The most convenient thing about Brave is that it does not require you to install any ad-on or browser extensions to block ads; instead, it automatically blocks ads by default. Crazy right? I know. Things get even better as Brave is committed to not storing any of your data on its servers and does not itself track any of your online activities.
Brave has also tried to reconfigure the traditional system of websites allowing for ads that track users by blocking ads and instead introducing the Brave Rewards system. Also thanks to Brave blocking advertisements it can load pages about 33% faster than Google Chrome and maybe less of a burden on your device’s memory and battery.
3. The Tor Browser
If you are looking for extreme top-notch security, then you should look no further than the Tor browser which is specifically designed to work on the Tor network. This browser, based on Mozilla Firefox, is more effective than any VPN out there.
Why? Well, VPNs encrypt your data once but when you use Tor your data is encrypted 3 times along with your data going back and forth between another 3 to 4 servers which ultimately serves to foolproof your online activities and IP address. This is especially handy for whistleblowers like Edward Snowden and activists whose lives are often at risk for the kind of content they want to share.
The Tor browser also automatically deletes your entire browsing history and cookie cache thereby again ensuring you are un-trackable and un-traceable.
The only real disadvantage with Tor though is that the safety measures can slow down the internet. However, if your internet is unusually slow, despite accounting for the slower speed due to Tor, then you may want to do a speed test or call CenturyLink Customer service to make sure you are getting your money’s worth.
We all remember the famous game Duck Duck Goose. This web browser has an interesting twist on the name of the game by calling itself DuckDuckGo. However, do not let this name make you think any less of this web browser because it has some serious privacy protection.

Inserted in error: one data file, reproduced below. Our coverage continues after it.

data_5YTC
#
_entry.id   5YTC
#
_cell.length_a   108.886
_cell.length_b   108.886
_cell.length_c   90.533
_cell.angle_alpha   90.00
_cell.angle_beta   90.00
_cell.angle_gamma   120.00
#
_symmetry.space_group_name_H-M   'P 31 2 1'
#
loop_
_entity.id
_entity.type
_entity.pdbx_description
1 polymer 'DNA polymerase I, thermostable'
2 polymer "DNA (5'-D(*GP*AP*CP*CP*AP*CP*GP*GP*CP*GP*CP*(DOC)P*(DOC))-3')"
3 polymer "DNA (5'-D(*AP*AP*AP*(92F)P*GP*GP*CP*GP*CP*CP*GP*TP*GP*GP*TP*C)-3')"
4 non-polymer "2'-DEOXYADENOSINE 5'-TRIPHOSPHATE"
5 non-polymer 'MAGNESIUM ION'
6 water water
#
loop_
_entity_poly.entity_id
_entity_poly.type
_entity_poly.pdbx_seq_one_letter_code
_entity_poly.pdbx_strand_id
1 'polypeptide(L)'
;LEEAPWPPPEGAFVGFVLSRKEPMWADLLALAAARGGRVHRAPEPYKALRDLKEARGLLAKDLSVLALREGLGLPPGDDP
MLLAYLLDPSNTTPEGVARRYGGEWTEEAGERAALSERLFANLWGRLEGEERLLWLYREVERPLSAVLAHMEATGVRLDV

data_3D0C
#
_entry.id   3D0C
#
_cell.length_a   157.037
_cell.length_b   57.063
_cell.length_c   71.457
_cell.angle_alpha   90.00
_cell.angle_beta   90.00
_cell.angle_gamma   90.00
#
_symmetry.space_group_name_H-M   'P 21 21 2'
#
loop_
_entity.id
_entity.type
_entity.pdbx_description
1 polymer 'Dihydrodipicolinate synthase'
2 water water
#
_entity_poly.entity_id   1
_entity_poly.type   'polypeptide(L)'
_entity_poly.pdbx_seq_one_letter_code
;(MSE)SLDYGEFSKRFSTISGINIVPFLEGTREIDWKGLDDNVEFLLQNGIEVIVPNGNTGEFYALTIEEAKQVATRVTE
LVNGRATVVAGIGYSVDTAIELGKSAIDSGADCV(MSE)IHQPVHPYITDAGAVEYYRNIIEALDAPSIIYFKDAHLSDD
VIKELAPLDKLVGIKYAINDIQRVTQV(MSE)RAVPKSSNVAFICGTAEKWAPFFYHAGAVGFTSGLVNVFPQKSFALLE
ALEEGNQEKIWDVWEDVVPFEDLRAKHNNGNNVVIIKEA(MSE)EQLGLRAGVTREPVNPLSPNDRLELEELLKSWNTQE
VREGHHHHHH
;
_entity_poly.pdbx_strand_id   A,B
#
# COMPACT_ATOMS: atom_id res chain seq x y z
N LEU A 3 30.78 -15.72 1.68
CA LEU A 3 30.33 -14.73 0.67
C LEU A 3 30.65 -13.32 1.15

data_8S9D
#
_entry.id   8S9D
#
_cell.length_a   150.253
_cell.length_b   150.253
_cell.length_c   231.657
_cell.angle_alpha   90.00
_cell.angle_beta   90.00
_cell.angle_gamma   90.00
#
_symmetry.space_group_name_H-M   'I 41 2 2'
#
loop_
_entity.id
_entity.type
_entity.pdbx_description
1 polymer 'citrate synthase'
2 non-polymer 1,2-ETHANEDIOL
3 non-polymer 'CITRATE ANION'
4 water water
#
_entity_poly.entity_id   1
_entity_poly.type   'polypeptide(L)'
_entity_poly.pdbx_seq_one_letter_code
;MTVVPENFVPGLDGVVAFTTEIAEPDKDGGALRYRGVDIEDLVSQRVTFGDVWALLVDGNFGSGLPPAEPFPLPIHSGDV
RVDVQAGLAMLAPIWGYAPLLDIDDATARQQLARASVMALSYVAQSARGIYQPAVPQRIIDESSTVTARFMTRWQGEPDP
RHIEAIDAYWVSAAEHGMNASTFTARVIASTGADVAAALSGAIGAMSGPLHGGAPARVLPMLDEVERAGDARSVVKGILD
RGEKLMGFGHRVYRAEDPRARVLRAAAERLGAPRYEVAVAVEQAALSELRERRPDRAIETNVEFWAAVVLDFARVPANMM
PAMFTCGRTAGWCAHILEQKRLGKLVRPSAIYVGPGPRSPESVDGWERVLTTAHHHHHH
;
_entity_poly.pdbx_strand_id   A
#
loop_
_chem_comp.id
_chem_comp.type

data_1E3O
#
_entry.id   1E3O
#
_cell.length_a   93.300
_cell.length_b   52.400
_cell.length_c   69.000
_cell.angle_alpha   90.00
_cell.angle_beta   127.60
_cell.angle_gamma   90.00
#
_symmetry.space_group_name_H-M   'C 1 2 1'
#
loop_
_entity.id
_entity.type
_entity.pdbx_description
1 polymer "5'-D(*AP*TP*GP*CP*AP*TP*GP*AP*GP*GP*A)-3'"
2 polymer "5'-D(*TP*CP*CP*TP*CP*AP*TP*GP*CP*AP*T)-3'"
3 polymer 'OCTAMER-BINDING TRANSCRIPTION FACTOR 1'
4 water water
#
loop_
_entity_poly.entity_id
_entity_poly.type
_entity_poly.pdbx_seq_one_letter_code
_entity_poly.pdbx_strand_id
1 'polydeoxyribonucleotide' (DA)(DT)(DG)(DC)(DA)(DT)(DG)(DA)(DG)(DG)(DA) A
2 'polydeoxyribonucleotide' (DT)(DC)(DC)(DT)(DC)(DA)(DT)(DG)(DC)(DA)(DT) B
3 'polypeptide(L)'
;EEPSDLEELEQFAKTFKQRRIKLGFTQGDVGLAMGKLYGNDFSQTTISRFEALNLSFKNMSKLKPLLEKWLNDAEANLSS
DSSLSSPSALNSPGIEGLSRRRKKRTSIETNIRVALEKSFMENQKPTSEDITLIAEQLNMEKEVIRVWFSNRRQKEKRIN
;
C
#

Before you get excited though I would like to inform you that DuckDuckGo is only available for phone browsers. It is available on both the App Store and the Play Store, that is, it supports both Android and iOS. While this might be a slight bummer most of us do so much browsing on our smartphones that installing this browser is sure to come in handy.
DuckDuckGo uses HTTPS encryption for secure web connections and by default blocks ads and third parties that try to track your online activities. Unique to DuckDuckGo and an excellent motivator to keep an eye on your privacy is setting is the Privacy Grade assigned to each website. What is a Privacy Grade? A Privacy Grade shows you how much data a website would have collected from you both with or without DuckDuckGo being installed.
There are plenty of cybersecurity threats out there due to hackers, but you also need to be wary of companies that track your data and create a digital fingerprint of you. Hence, we highly recommend that you choose a browser with strict privacy settings rather than going for a browser simply because it is popular.